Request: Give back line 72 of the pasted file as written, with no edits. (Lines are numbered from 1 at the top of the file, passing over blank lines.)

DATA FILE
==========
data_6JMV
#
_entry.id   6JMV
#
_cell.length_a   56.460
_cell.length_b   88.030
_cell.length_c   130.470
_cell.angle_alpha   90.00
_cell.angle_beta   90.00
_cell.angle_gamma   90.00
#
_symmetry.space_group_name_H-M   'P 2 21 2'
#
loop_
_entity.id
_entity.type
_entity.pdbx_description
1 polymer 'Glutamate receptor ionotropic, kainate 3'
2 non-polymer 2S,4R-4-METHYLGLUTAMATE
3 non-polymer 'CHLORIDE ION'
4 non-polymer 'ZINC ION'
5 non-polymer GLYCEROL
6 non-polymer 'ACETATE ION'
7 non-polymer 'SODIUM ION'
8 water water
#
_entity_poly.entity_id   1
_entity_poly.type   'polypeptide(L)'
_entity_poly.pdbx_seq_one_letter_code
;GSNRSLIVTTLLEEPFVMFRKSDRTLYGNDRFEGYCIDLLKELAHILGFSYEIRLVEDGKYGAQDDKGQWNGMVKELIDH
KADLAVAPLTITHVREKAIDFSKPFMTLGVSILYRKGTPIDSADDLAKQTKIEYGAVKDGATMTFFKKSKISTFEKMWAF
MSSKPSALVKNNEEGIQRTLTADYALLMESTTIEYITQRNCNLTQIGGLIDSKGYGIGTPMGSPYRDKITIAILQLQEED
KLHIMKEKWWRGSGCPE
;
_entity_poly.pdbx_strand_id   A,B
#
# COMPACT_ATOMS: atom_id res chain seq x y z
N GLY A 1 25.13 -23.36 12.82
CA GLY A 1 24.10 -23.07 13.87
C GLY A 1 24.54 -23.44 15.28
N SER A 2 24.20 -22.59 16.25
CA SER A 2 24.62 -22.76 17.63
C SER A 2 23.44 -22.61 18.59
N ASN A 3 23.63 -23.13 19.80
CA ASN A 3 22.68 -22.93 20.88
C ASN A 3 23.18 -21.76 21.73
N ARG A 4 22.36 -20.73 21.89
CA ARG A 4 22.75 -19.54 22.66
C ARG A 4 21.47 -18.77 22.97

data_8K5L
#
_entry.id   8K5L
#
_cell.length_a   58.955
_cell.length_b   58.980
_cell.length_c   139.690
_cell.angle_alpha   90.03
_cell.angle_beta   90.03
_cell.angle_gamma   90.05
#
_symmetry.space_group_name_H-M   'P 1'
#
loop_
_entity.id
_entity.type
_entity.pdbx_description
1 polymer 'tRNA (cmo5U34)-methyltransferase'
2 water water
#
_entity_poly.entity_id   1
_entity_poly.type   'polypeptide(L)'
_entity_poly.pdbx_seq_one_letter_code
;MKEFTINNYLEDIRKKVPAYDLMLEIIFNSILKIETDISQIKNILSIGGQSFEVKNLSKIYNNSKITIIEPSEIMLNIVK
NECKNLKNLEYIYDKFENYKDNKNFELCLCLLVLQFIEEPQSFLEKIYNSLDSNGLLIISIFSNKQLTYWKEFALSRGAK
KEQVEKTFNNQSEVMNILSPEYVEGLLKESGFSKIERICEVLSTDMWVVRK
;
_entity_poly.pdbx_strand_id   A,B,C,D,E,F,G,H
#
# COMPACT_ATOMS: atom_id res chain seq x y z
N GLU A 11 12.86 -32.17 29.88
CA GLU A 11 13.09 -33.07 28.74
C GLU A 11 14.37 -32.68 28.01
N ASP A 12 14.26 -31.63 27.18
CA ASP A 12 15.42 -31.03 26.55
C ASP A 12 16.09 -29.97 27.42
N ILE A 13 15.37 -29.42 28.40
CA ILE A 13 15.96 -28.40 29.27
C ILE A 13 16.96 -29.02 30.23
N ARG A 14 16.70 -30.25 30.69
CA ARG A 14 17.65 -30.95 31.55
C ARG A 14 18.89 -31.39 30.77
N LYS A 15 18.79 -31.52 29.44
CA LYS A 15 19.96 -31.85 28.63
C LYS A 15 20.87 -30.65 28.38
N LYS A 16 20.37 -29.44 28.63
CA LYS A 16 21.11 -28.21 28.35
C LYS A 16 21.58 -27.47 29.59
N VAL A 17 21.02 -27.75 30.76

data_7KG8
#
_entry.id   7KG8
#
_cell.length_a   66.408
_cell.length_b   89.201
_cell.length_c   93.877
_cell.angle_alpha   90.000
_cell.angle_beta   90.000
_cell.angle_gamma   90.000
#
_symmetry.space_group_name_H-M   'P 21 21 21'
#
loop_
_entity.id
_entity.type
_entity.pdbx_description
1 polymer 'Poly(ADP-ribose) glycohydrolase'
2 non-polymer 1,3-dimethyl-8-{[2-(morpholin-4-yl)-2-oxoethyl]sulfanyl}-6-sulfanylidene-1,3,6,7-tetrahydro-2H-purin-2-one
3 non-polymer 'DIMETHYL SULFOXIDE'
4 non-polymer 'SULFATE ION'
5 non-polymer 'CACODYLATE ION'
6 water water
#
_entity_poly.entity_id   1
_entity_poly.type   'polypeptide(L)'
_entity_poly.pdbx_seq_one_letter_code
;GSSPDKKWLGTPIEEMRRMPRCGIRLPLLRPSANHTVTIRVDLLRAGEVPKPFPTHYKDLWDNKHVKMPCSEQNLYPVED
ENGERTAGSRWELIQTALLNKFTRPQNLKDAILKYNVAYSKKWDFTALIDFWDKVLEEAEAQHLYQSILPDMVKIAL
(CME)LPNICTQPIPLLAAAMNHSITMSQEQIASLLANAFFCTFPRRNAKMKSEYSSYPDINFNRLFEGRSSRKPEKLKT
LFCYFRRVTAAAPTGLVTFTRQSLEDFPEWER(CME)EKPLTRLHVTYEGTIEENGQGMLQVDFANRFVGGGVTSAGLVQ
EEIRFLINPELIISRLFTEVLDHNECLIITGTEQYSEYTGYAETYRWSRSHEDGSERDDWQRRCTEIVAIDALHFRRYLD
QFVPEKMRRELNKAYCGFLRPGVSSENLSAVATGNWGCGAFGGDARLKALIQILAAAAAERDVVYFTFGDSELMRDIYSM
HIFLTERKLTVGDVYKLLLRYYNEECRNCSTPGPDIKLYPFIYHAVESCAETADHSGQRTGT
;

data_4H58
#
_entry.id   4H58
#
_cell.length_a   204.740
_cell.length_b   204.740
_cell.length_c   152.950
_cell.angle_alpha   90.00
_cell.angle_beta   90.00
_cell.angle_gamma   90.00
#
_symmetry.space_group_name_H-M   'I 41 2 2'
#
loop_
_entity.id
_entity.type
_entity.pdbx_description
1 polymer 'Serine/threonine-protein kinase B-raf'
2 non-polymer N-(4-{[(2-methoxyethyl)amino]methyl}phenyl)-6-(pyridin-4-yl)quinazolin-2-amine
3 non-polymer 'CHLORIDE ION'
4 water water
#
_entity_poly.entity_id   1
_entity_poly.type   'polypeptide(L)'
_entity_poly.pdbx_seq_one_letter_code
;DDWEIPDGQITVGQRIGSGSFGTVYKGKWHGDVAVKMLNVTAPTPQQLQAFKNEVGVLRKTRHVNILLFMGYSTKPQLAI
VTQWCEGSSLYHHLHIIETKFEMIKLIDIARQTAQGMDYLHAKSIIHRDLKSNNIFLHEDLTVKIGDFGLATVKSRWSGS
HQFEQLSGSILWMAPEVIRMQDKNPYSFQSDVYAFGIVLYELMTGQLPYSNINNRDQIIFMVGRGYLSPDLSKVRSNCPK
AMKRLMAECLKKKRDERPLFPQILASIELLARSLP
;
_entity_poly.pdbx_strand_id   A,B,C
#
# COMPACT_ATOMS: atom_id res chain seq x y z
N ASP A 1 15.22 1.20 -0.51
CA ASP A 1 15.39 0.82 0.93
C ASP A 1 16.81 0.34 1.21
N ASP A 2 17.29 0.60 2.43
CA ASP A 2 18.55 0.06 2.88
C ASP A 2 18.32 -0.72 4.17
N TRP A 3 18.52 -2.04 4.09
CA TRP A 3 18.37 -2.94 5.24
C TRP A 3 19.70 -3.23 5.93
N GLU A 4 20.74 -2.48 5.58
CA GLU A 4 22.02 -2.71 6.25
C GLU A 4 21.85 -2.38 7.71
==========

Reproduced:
_entity_poly.pdbx_seq_one_letter_code